GATE: Ecology of the Otherworld

Two years ago I took a course in mathematical modelling. This was different from the kinds of boring math classes most of you people remember from high school, as we actually got to do some cool shit. In one of our projects we had to model a simple predator-prey ecosystem using Lotka-Volterra equations. We first received a list of fictional species and how they relate to each other. Some of them were carnivorous, others were herbivores feeding on an unlimited supply of plants. Most of the species had natural enemies and sought to prey upon others, with only one of them standing atop of the food chain. Our task was to find growth and mortality parameters for each species in order to stabilize the ecosystem. In other words, define these species in such a way that they wouldn’t hunt each other to extinction, but rather have them coexist in equilibrium.

gate-17
Nom nom.

The latest GATE episode features the fight between Itami’s harem and the Fire Dragon. By the combined powers of sacrificial Dark Elves, Rory’s War God magic, Lelei’s Gate of Babylon, and a touch of C-4 plastic explosives, after some struggle the team managed to defeat the beast. Just near the end of the episode we are introduced to Rory’s acquaintance Gizelle, an Apostle of the god Hardy, who claims responsibility for waking up the dragon from its decades-long hibernation and taming its offspring to do her bidding. Before the battle, Itami raised a question regarding the dragon’s food supply. Lelei explained that the hibernation period it was in was supposed to last longer, leaving enough room for the food supply to replenish. Gizelle woke up the beast fifty years too early, upsetting the natural balance of things. Upon hearing that, the Dark Elf Yao clenched her teeth, frustrated over the fact that in the grand scheme of things her sorrow and anger meant nothing.

Yao realized that all the Dark Elves and all other people that died in the wake of the desolation were just food from a dragon’s perspective. After all, before the arrival of the JSDF what were the inhabitants of the Otherworld supposed to do against it? The Fire Dragon itself reminded me of Smaug from Tolkien’s classic The Hobbit. “I kill when I wish,” said the Great Worm, declaring he has free reign over life that crosses his path. Much like Godzilla and other monsters of stupendous scale, the Fire Dragon was supposed to be feared as a force of nature. Almost impossible to counteract against, but most likely a necessary component of the Otherworld’s ecosystem.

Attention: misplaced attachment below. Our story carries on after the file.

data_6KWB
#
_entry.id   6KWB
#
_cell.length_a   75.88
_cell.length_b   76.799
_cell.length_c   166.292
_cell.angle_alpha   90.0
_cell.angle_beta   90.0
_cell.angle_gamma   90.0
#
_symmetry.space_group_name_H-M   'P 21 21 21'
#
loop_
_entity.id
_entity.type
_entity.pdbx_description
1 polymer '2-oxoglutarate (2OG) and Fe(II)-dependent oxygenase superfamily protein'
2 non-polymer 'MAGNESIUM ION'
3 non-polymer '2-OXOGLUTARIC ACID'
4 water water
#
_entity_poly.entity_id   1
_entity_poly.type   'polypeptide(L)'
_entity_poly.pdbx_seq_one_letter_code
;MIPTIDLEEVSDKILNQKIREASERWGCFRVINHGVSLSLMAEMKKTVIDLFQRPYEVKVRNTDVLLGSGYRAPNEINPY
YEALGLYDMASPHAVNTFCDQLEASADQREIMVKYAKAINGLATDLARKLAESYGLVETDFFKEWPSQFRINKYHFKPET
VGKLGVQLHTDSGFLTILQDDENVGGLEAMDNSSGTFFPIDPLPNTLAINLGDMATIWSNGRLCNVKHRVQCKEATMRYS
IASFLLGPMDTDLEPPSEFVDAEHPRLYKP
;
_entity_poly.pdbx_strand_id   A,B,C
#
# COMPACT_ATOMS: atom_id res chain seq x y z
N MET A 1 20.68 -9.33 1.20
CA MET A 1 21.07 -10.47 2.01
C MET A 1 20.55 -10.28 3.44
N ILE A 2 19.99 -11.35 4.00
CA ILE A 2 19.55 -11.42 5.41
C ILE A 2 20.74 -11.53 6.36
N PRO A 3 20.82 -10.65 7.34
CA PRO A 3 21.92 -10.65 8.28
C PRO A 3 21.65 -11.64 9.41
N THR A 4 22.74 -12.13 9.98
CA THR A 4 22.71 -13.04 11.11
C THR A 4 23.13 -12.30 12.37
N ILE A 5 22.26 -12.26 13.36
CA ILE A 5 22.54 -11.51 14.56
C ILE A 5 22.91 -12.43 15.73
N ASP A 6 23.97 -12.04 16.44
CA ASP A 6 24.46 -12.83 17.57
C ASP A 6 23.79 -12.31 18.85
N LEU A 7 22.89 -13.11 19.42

Going back to my modelling class, I had a few really smart guys on the team, so the task we got didn’t seem like much of a challenge. To our surprise though, the assistant was impressed over the amount of results we managed to produce. Suffice to say our seniors from previous years weren’t as successful. Despite endless solutions just waiting to be discovered, it turns out coming up with the right parameters for species to coexist in harmony isn’t that trivial. A small change in parameters or an introduction of a new predator can throw the whole system into chaos.

Enter the JSDF, slaying the dragon and its offspring with relative ease and minimal casualties. Tuka got her revenge, good for her! But here’s the reality: that dragon would have eventually woken up even without Gizelle’s help, just fifty years later. Calamity was upon the people from the Otherworld, whether they liked it or not. Fire Dragon waking up every so often and killing a bunch of people sounds scary and sad and all, but it’s probably not that much worse compared to the population crisis and all the consequences humanity is facing right now. When forest fires occur, sure, animals die, trees burn, some houses get caught in the flame, and generally the cleanup operation is a pain, but we know that the trees will eventually spring roots again, the birds will fly back and people will once more feel confident to rebuild. We accept that forest fires are a natural occurrence, to a degree even a necessity.

The news will spread and the inhabitants of the Otherworld may rejoice over the Fire Dragon’s death. Though I wonder how many will start dreaming nightmares of green instead of red. After all, the Empire demonstrably poked a beast potentially far more devastating than the Red Worm.

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